Monday, February 26, 2007

Trying to Catch Up!

I'm a week late getting to the latest edition of the Carnival of Genealogy. All of the posts were great and I have several new resources to check out.

As always, Jasia has picked an interesting topic for the next Carnival.

And now it's time to Call for submissions! The topic for the next Carnival of Genealogy will be: Shelter from the storm, stories of the home and hearth. Is there a haunted house in your family? Did one of your ancestors live on a boat? Did you research your grandparents' home and find that someone famous once lived there? Did your family share a hunting cabin or cottage at the lake? What have you learned about Aunt Millie's house from census records? Was a family member's home destroyed by fire, flood, tornado, or a hurricane? It's time to tell all about your family's abode! Write your blog post and submit your blog article to the next edition of the Carnival of Genealogy using our carnival submission form. The deadline for submissions for the next edition will be February 28, 2007. Past posts and future hosts can be found on our blog carnival index page.

More Kelly Photos

Mary Kelly (my grandmother) in the center. I'm not sure who the other four girls are, she only had two sisters. I'm fairly sure it was taken on Metcalf St. I originally thought it was taken prior to her marriage, sometime between 1917 & 1922 but then I found the next picture.

1926. In this picture Mary is clearly wearing the same dress and is with her husband, Kimberly Powell Berry and son, Harvey Gordon Berry who was born June 1926. This photo is labeled Ottawa.

Isabella White Kelly (my great-grandmother, Mary's mother) Not sure of the year, Again I think this was taken at the Metcalf St. address. 1926? 1936?

1936. Ottawa. Isabella White Kelly with grandson, Thomas Kimberly Berry. Her only granddaughter is in the back ground (not identified here as she is still living.)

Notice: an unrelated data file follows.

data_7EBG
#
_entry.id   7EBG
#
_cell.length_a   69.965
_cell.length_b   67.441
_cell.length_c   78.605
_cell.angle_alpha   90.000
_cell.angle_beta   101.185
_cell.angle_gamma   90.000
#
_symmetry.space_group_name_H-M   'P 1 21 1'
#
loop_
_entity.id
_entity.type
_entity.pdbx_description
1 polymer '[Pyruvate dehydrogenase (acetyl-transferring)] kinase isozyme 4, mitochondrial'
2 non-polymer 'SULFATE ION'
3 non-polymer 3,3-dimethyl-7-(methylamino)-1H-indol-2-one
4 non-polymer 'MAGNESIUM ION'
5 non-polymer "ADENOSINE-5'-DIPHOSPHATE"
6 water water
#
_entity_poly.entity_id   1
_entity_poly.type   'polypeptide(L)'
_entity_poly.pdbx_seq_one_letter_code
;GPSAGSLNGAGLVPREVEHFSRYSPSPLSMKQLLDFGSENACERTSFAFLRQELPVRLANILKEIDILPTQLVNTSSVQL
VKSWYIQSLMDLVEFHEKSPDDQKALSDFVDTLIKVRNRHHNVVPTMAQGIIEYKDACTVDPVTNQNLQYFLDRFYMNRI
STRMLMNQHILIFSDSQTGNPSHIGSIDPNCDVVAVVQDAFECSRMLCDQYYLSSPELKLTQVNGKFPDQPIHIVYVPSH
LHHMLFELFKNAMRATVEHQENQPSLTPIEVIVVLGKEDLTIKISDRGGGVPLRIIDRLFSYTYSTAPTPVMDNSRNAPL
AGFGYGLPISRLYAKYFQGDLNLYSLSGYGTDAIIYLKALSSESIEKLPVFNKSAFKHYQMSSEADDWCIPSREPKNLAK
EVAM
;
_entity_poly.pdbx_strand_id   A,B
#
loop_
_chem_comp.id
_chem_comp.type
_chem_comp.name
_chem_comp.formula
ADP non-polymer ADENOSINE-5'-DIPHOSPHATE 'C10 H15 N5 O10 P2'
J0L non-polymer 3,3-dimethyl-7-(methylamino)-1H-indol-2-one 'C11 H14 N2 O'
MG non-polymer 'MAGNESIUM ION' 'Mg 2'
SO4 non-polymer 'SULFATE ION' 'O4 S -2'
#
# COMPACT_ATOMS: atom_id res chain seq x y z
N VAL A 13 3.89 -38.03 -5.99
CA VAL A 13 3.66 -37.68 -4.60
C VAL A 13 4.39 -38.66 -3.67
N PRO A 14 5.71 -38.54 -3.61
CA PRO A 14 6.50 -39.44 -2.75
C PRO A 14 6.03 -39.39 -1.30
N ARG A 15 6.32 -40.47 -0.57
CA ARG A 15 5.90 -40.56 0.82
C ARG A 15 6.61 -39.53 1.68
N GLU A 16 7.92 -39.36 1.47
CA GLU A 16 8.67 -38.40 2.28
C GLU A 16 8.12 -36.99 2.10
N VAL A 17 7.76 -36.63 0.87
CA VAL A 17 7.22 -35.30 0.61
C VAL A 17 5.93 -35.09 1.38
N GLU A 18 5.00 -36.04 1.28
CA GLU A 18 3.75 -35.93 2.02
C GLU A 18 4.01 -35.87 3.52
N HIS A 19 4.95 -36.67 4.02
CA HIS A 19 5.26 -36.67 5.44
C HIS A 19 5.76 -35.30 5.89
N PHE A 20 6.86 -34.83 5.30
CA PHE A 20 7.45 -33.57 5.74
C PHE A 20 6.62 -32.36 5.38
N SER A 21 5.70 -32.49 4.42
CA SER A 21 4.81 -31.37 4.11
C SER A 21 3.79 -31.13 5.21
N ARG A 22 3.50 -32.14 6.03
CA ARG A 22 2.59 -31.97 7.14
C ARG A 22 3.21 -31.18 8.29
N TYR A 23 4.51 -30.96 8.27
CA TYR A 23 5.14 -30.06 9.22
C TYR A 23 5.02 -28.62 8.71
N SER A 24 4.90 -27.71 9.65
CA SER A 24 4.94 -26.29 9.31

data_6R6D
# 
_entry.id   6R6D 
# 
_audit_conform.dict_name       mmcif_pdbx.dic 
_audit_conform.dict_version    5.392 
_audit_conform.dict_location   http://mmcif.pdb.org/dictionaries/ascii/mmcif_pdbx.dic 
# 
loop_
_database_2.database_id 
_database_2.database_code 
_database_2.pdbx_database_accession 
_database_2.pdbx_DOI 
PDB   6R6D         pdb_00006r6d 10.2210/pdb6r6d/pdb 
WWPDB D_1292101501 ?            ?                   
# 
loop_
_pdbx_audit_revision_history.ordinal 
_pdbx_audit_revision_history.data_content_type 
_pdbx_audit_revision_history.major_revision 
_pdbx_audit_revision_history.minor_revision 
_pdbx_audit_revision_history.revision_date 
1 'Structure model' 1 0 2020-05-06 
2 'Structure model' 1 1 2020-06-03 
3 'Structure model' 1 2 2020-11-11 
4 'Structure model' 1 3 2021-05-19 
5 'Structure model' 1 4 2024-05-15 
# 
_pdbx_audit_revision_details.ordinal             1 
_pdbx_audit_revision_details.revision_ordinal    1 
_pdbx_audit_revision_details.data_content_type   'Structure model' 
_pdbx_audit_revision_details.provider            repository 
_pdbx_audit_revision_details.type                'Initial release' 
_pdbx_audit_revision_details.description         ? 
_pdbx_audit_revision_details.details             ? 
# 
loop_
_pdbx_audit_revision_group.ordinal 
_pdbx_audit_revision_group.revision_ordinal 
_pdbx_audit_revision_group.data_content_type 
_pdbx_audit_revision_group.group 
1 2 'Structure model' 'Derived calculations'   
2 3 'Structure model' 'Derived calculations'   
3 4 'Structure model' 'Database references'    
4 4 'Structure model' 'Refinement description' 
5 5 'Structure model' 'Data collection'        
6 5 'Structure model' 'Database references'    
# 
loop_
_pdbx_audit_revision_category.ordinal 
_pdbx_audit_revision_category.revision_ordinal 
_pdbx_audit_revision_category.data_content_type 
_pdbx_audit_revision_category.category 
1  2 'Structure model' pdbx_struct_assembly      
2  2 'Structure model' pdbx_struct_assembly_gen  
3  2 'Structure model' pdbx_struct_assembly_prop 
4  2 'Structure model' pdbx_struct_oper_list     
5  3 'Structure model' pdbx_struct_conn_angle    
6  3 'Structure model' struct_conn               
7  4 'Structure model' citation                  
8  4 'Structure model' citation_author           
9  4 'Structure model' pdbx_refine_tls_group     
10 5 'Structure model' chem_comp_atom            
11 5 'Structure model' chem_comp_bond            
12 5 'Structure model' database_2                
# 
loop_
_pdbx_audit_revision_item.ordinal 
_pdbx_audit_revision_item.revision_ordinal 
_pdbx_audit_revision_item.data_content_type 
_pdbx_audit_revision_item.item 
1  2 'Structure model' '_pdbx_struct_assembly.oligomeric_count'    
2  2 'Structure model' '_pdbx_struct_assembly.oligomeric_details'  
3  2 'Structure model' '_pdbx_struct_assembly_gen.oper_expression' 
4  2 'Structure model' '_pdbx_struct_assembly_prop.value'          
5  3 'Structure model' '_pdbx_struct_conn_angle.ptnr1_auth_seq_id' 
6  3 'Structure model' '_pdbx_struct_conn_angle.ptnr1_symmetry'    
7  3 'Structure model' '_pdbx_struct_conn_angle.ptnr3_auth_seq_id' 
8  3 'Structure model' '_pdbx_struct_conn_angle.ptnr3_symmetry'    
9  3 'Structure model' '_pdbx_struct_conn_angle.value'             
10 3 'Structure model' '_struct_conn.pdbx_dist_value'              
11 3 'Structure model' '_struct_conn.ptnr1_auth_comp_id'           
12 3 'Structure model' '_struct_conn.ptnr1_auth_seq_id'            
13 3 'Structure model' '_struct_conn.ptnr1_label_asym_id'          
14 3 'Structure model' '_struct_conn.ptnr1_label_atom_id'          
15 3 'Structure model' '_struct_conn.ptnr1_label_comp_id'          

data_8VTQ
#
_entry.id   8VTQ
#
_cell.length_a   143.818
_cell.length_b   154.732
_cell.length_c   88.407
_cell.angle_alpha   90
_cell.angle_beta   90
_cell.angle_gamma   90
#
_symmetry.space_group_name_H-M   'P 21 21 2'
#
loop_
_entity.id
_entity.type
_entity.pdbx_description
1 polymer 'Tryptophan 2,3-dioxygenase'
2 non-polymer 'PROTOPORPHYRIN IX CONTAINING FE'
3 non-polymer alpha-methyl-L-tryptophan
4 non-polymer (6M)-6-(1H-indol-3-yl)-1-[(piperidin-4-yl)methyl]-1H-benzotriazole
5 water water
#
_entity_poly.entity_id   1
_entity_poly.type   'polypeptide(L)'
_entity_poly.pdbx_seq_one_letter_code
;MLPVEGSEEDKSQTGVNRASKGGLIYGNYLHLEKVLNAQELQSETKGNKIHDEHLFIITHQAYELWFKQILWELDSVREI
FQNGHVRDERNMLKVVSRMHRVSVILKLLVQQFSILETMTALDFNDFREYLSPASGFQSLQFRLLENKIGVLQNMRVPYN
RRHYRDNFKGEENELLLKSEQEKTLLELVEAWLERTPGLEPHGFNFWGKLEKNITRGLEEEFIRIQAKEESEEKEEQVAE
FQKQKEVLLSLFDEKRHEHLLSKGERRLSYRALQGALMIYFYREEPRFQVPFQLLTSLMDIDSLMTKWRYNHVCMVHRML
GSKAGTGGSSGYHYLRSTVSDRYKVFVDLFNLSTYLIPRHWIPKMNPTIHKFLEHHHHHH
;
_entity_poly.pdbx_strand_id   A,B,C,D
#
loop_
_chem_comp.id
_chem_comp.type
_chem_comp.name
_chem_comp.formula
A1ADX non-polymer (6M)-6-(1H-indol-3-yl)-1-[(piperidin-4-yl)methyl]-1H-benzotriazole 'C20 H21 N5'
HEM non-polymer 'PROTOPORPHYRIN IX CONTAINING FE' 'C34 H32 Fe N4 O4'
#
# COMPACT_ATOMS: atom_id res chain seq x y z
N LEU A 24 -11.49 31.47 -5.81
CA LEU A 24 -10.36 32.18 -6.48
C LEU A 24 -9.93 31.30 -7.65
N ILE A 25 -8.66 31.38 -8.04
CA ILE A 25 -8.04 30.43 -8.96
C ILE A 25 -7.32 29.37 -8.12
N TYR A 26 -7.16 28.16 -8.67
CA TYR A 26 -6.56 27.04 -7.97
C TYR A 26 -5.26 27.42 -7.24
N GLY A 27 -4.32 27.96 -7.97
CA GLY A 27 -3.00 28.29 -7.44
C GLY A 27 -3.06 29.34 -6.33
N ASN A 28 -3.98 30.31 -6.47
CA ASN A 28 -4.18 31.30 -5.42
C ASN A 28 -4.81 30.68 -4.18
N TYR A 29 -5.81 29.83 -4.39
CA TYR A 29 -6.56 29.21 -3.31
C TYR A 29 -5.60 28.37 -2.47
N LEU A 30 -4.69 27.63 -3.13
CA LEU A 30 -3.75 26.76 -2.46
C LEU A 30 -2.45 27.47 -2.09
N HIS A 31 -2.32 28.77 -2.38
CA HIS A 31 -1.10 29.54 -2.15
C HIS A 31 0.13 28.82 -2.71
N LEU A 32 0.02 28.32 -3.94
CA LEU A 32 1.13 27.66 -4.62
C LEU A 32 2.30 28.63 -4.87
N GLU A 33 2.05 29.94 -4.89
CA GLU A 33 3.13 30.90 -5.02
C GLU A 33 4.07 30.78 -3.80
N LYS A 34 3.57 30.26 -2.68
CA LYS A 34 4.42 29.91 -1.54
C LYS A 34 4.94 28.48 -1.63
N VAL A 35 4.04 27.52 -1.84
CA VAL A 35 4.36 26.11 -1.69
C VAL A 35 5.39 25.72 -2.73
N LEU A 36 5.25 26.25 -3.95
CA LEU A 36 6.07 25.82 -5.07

Isabella White Kelly 1949. I'm not sure if this was taken in Ottawa or Syracuse.

1949. Taken same day. left to right - Isabelle Kelly McKinstry (daughter of Isabella), Kimberly Powell Berry (My grandfather, husband of Mary Kelly Berry), Isabella, Mary Kelly Berry, (I think) David Gordon McKinstry (husband of Isabelle)

1949. In this one Kim Berry took the picture. The new man in the picture I believe to be a son of Isabella but I have no idea which one. Since there is no wife in the picture it could be Philip, as far as I know he never married. It could be Mary's twin, Sandy, I don't know when his wife, Honoreen died. But it could be James and his wife, Ida, simply wasn't there at the time.

Sunday, February 11, 2007

Top 5 Tips - Upstate New York

Top 5 tips for online research in Upstate New York.
  1. NYgenweb - Some counties have more information than others but when searching in Upstate New York this is where I aways start. Most counties have handy search this site features but do not rely on them. Poke around for links that may be off site and not covered by the search.
  2. The Making of America (MOA) collection at Cornell University. Lots of NY information also at the MOA collection at the University of Michigan. I wrote about these collections here.
  3. Old Fulton NY Postcards - Do not overlook the wealth of information here. The papers are not limited to Fulton or even Oswego County. There are many other resources available here too. For more information see what I wrote here.
  4. New York State Historical Literature Collection at Cornell University. Your ancestor may well be mentioned in one of the scanned books but I use this site to brush up on my history. There are many County, Town and Village histories here. The site is searchable. This is a list of Upstate sites but I will mention that you will also find Abstracts of wills on file in the Surrogate's Office, City of New York here also. These abstracts include wills of persons who lived between New York and Albany in the 1700's.
  5. New York State History Net - Links, links and more links. Links to Historical Societies around the state. Erie Canal links. Email address to individual Historians from around the State. And much more.

Thursday, February 8, 2007

George H Kelly Divorce

Divorce was still a big deal in 1899. I'm glad mine didn't make the papers!

Watertown Herald, Saturday April 1, 1899, pg 1

Jennie L. Kelly, of Syracuse, has been given a decree of divorce from her unfaithful spouse, George H. Kelly, who resides in Adams. This parties were married in Ellis village in August 1885 and have two children, Eva and Nina, whose custody has been awarded to the mother. Bert Hall and Henry Stevens, of Adams, gave the principle testimony for Mrs. Kelly.